Mystery Writers Key West Fest: Murder and Mayhem in Paradise!

Interview with Author John H. Cunningham

The very first line of author John H. Cunningham’s original Buck Reilly adventure, “Red Right Return,” reads as follows: “Fort Jefferson was visible in the distance, seventy miles from Key West, another outcast in the Florida Straits.” Sucked right in - right?

Wayfaring through Keys and Caribbean locals, beaches, bars and rum-splashed sunsets, the intrepid author’s Buck Reilly adventures to date include, “Red Right Return,” “Green to Go,” “Crystal Blue” and “Second Chance Gold.” Their leading man is a treasure hunting, adventure seeking, flying boat pilot with an uncanny knack for dalliances, danger and daring escapes.

 In addition to “bestselling author,” Cunningham’s own CV includes: bouncer at a Key West nightclub, diver, pilot, photography magazine editor, commercial developer, songwriter and world traveler. The former Key West resident, who now resides in Virginia, returns to the island city August 14-16 as a guest panelist at the 2nd Annual Mystery Writers Key West Fest at the Key West Marriott Beachside Hotel.

Today he sheds some light on his “everyman” hero, Buck Reilly, and on his own life and adventures.


Q&A with Author John H. Cunningham

Q) Your bio notes that you developed your protagonist, Buck Reilly, as “more everyman than superman to create a hero on a human scale.” What do you consider Buck’s foremost personal strength and what would you say is his character’s greatest vulnerability or quirk? Would you say that any of these qualities mirror your own?

A) Buck's foremost personal strength would be perseverance. He lost everything when the economy crashed, his business, his money, his wife, and he came to Key West to operate Last Resort Charter and Salvage. I consider him an Everyman because, like most of us, he doesn't have unlimited funds, government connections or secret agent skills to get out of the many messes he gets into, relying instead on perseverance. And he fears getting hurt. After all his losses, he's reluctant to open his heart, but of course he does. Yes, Buck is a reflection of me in many ways.


Q) Two prominent personalities in your series have been flying boats - a 1930’s Grumman Goose and a 1946 Grumman Widgeon - which Buck has crashed at least once.  You too are a pilot. Do you pilot a Grumman? If yes, what challenges are unique to taking off and landing a vintage flying boat? Have you ever crashed or come close to crashing a plane?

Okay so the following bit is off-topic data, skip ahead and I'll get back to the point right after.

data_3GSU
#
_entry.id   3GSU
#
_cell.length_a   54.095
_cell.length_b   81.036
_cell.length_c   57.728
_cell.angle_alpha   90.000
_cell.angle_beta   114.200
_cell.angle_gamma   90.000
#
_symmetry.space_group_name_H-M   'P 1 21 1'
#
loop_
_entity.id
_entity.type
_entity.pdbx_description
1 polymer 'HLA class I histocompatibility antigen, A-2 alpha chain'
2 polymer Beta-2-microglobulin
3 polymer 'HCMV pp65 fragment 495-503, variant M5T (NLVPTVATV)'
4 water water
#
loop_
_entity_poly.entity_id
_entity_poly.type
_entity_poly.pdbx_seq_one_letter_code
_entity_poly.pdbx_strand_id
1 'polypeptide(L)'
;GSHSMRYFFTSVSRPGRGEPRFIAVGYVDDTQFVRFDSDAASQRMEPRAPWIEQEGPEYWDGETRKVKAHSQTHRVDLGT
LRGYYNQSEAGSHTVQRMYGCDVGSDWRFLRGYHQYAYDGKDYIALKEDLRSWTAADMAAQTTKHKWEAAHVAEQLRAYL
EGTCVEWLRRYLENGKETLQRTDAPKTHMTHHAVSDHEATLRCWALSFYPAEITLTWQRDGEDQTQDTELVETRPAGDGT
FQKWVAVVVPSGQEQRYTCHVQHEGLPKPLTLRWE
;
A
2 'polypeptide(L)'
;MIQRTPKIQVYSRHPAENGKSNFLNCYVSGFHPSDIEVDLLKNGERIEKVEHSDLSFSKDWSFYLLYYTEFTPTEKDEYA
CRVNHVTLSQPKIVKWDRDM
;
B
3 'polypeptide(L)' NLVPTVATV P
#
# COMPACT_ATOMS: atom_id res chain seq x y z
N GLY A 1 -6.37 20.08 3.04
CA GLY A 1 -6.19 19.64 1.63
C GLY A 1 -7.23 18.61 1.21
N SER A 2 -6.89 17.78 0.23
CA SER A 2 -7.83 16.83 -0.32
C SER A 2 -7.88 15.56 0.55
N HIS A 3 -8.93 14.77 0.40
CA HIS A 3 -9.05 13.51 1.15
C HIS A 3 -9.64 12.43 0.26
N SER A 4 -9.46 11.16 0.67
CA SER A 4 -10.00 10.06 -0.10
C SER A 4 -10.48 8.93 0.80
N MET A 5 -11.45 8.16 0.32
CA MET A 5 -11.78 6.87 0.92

A) To me there is no more romantic crucible than a flying boat or seaplane. I have loved them my entire life, and been on or flown aboard Grumman Widgeons, Goose and even Jimmy Buffett's Albatross back when it was in service. When my kids were young and I was working 60+ hours a week, I gave up flying and have not yet started up again. When I do, it will be on a seaplane. Never been in a crash (touch wood), but know a few people who have, and when flying in the islands, making water landings, or on sketchy landing strips, well, sh*t happens, so Buck Reilly's odds are great for mishap.


Q) Before you launched your Buck Reilly adventure series, one of your gigs was editor in chief for The Pro Review, a magazine for professional photographers. What comes first for you when conceptualizing a novel, visualization or words?

A) When conceptualizing a new novel I always visualize the settings, research locations, search for pertinent history and consider any special social issues associated with all of the combined elements. Once I'm excited about these pieces coming together in my mind, I write very detailed outlines that subsequently allow me to focus on one chapter at a time. The prose and dialogue flow like spring water when all those components are in synch.


Q) What inspired you to start writing fiction?